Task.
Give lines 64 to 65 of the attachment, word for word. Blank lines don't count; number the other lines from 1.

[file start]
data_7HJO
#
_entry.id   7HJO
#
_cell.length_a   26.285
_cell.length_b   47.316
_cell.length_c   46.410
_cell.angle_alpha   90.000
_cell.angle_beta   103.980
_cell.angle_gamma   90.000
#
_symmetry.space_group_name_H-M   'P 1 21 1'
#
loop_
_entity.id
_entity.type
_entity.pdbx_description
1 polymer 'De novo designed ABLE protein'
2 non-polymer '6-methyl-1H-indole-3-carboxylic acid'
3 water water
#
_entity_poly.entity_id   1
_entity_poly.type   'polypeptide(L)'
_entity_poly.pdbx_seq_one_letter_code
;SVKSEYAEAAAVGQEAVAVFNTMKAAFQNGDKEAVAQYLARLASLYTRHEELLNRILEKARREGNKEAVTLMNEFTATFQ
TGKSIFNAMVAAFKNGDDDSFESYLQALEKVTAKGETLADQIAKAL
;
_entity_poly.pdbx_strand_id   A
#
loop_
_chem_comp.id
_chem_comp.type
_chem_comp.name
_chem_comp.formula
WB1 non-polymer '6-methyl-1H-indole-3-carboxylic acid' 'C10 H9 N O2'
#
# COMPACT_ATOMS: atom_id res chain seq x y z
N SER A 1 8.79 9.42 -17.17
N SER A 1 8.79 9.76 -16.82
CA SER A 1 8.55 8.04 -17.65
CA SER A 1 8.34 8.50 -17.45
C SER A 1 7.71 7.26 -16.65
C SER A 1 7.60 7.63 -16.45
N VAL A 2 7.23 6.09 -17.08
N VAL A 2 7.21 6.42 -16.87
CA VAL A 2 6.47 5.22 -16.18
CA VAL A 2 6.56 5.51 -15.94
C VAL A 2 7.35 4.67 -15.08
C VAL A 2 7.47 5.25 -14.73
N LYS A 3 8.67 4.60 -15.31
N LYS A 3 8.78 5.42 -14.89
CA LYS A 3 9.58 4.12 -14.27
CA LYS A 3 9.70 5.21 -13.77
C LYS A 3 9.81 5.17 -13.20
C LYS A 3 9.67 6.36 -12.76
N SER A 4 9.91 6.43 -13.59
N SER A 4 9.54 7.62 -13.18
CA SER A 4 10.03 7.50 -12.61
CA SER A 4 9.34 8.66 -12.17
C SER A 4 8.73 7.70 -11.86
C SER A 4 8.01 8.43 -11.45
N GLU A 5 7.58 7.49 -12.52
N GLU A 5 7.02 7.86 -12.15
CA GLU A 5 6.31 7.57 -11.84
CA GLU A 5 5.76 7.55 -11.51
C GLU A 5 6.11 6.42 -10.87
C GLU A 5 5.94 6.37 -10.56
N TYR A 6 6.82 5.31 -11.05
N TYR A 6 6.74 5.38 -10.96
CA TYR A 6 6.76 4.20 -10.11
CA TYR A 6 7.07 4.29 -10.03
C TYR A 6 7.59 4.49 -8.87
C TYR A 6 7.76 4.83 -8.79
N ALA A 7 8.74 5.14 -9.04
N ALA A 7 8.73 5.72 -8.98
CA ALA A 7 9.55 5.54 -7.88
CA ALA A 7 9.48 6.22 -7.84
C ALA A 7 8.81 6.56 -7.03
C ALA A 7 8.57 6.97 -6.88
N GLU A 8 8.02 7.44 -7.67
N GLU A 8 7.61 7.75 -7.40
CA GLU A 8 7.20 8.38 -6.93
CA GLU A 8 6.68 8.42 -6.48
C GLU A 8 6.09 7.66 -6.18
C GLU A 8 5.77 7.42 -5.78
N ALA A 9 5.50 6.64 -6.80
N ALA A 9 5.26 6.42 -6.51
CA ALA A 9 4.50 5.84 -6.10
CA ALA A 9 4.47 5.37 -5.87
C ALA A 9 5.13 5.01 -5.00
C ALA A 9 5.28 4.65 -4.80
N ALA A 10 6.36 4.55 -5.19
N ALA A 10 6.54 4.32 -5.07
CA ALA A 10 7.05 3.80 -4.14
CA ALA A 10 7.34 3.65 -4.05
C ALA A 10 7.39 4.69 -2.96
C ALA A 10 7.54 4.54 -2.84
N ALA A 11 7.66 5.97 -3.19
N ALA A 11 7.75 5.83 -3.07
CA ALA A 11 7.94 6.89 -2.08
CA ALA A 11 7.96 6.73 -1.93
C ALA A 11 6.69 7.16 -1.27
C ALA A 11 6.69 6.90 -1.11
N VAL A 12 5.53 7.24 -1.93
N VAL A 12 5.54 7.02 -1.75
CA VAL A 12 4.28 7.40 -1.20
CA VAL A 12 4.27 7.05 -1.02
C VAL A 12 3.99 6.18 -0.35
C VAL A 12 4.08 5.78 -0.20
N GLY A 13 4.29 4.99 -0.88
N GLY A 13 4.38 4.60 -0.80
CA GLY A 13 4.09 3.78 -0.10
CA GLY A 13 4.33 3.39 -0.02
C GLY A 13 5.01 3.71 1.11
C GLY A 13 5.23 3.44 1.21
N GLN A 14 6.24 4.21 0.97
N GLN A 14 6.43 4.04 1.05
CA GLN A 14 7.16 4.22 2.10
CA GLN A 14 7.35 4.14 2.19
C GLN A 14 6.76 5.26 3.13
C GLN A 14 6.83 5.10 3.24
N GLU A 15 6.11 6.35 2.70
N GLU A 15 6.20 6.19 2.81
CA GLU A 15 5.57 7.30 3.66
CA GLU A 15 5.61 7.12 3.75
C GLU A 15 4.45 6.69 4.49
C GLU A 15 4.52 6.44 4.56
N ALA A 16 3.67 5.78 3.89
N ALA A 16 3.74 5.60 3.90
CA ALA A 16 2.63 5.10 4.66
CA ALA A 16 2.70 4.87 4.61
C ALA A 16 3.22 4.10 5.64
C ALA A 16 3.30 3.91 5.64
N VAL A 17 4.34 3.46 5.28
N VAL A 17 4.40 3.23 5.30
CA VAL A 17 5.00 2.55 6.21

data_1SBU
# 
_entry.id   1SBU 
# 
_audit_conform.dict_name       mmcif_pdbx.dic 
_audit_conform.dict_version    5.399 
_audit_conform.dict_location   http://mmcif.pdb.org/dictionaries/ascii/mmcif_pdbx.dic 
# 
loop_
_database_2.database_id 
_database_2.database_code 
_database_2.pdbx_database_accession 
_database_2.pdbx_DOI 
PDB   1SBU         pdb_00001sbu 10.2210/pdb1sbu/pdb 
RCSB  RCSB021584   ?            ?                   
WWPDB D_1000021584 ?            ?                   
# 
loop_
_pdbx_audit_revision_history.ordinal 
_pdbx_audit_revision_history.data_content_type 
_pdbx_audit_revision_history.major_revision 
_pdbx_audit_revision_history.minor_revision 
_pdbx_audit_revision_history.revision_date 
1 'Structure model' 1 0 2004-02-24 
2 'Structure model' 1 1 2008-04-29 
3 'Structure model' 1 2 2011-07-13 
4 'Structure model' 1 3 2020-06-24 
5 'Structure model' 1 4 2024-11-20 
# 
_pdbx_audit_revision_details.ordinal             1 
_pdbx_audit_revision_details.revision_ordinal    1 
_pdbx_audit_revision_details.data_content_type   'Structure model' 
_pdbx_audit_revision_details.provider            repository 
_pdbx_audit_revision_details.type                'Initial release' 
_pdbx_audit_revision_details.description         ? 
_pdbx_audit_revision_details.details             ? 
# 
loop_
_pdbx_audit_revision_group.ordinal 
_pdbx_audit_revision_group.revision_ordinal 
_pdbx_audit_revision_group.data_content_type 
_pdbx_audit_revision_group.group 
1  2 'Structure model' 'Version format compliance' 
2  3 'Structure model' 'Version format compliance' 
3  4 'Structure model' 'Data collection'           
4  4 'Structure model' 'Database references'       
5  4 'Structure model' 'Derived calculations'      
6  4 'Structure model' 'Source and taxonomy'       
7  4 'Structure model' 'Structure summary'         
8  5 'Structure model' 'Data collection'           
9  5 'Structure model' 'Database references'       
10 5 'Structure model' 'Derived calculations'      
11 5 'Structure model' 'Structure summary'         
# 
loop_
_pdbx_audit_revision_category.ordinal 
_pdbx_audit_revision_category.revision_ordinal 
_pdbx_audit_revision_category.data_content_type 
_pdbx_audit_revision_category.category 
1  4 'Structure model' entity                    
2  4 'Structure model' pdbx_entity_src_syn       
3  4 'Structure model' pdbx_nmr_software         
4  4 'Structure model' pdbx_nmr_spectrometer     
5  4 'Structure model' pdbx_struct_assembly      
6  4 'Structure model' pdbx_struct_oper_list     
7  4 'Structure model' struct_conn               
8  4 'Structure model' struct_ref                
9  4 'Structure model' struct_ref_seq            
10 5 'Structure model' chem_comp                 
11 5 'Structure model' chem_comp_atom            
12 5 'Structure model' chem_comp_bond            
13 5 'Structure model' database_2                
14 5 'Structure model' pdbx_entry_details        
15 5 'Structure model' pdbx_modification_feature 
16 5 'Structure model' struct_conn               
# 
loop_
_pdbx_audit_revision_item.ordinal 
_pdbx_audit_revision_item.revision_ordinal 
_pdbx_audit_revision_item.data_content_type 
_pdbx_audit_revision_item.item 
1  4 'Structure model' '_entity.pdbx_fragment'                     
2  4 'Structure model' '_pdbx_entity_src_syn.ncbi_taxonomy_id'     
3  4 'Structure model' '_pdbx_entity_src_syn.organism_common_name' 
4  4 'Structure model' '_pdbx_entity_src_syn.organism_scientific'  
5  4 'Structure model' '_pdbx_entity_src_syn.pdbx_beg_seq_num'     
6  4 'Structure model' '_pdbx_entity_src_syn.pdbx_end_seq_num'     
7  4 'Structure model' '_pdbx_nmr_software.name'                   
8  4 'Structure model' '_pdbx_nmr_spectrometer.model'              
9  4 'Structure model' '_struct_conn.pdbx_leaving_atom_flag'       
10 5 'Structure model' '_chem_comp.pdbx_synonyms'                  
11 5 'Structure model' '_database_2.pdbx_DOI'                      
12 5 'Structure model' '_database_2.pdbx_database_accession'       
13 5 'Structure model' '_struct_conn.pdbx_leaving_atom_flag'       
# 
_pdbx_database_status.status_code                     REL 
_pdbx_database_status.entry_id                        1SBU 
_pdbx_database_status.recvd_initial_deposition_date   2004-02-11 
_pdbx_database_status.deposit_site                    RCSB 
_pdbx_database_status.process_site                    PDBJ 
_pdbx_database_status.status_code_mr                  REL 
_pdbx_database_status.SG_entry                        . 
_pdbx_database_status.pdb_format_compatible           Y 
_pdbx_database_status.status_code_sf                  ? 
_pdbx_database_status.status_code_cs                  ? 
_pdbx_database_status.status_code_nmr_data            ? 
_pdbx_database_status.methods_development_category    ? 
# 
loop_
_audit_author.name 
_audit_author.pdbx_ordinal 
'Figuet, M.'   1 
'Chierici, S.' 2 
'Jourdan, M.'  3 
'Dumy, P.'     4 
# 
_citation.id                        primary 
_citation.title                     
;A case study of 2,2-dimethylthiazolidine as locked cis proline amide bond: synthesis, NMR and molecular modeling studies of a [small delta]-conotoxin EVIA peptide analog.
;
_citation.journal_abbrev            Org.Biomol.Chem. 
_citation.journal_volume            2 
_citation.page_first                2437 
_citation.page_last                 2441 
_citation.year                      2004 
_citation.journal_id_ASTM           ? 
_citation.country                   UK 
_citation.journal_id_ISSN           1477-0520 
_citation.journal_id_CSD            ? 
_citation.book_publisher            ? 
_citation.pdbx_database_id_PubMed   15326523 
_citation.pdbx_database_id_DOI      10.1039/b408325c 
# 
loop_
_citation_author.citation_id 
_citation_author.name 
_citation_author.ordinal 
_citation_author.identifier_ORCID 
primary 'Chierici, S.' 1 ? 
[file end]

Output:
CA GLU A 5 6.31 7.57 -11.84
CA GLU A 5 5.76 7.55 -11.51